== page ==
Generation Planning: Protect Your Inheritance – Simple Legal Solutions

Example Family Law Scenario


Sue is married with two (2) adult children and a grandchild on the way. Sue operates a small business as a sole trader. Sue is an only child and expects that she will soon receive a substantial inheritance from her elderly mother. Sue seeks legal advice as to what she should do to ensure her and her family receive the maximum benefit from her inheritance.

Sue should speak to her mother and ask that her inheritance be gifted via a Will creating a Discretionary Testamentary Trust. A Discretionary Testamentary Trust provides asset protection and allows the beneficiary to utilise tax minimisation strategies in respect of the income derived from the inheritance.

Similar to a Family Discretionary Trust, the trustee of a Discretionary Testamentary Trust has the discretion to distribute the income and capital of the Trust amongst a class of beneficiaries, including Sue’s children and grandchildren, in the most tax effective manner. Significantly, unlike a Family Discretionary Trust, minor beneficiaries can take advantage of a tax free threshold (currently $18,200.00) and receive distributions from a Discretionary Testamentary Trust up to this threshold tax free.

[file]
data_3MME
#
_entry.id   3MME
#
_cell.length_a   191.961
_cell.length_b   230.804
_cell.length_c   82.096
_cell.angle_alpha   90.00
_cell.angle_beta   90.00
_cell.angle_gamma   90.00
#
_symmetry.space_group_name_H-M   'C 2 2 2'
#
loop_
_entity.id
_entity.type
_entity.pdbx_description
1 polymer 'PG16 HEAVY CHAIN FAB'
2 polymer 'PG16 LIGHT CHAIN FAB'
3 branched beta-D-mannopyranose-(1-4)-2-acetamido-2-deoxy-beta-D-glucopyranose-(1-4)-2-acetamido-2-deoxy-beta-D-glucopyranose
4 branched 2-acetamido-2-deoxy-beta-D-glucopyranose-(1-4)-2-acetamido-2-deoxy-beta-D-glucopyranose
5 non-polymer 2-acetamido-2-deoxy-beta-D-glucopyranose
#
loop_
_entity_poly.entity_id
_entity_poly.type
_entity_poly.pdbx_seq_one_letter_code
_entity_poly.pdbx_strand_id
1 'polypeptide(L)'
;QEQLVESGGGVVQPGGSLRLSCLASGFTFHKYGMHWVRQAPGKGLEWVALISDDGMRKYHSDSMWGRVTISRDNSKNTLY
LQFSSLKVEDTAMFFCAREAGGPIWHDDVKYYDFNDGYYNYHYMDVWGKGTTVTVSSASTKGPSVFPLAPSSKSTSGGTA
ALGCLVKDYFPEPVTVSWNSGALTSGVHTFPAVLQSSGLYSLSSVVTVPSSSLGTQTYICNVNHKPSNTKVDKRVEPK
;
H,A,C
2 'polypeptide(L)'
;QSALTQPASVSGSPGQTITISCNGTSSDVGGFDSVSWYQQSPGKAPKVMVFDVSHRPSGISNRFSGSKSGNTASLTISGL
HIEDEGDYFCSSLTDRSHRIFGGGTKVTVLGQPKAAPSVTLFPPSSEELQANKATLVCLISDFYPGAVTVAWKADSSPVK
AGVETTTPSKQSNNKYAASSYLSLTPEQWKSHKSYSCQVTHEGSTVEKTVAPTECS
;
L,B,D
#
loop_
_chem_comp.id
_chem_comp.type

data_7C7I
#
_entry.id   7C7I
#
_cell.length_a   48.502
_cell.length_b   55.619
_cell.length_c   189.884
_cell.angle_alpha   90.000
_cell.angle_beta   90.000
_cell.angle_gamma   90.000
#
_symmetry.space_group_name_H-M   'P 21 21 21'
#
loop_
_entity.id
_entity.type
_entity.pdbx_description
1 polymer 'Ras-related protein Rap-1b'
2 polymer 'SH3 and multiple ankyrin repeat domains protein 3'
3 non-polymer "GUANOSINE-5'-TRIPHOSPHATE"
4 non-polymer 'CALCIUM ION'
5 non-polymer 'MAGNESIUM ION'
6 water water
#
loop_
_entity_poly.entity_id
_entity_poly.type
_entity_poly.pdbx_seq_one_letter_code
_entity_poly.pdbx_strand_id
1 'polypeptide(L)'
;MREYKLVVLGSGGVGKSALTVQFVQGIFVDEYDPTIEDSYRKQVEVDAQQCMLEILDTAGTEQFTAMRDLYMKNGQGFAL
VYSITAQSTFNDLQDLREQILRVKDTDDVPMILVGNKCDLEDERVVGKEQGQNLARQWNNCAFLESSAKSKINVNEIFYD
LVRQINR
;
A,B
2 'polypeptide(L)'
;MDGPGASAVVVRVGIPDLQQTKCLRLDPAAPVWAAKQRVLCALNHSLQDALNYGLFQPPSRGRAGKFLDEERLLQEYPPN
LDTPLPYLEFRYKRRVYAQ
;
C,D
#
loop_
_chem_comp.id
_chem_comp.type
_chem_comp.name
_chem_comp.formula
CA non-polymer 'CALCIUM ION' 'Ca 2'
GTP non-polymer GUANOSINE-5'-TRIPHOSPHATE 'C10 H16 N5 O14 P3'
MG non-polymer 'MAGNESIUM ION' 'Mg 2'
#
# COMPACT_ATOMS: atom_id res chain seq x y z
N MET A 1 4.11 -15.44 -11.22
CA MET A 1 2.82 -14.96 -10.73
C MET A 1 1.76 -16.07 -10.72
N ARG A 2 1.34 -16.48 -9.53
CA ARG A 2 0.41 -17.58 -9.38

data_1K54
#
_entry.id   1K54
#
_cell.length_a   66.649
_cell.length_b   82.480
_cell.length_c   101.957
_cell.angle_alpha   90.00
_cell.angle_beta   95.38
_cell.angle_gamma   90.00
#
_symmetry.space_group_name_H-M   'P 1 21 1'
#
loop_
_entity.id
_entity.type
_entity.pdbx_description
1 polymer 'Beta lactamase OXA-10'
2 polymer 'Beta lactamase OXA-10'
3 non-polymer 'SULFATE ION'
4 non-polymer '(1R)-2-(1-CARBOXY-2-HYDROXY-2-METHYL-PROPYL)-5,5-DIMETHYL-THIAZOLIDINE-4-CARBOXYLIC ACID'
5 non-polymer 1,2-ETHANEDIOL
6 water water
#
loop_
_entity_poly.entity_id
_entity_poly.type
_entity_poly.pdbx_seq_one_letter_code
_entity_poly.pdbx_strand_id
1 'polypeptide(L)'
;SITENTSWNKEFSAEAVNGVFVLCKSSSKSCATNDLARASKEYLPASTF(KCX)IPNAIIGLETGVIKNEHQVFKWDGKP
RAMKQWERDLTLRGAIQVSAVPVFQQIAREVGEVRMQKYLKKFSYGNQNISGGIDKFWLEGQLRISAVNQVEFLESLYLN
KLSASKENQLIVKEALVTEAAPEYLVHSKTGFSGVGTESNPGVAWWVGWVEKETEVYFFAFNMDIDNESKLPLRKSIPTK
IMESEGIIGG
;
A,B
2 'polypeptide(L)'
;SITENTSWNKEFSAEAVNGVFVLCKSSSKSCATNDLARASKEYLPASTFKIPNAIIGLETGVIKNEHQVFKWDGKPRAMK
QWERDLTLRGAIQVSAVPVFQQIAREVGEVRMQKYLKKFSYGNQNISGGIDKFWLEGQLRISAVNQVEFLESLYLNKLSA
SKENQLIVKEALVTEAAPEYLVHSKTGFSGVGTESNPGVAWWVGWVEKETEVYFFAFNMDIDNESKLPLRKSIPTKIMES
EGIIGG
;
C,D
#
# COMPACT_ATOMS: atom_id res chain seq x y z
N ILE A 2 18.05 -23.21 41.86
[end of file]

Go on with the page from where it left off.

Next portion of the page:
A Discretionary Testamentary Trust can also provide Sue with asset protection. If Sue’s business faces financial difficulty the assets held in the Trust are protected as far as possible from Sue’s creditors. Only assets held in Sue’s personal name can be used to satisfy any debts of the business.

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The information in this article is not legal advice and is intended to provide commentary and general information only. It should not be relied upon or used as a definitive or complete statement of the relevant law. You should obtain formal legal advice specific to your particular circumstance. Liability limited by a scheme approved under Professional Standards Legislation.

Solicitor Director
Family Dispute Resolution Practitioner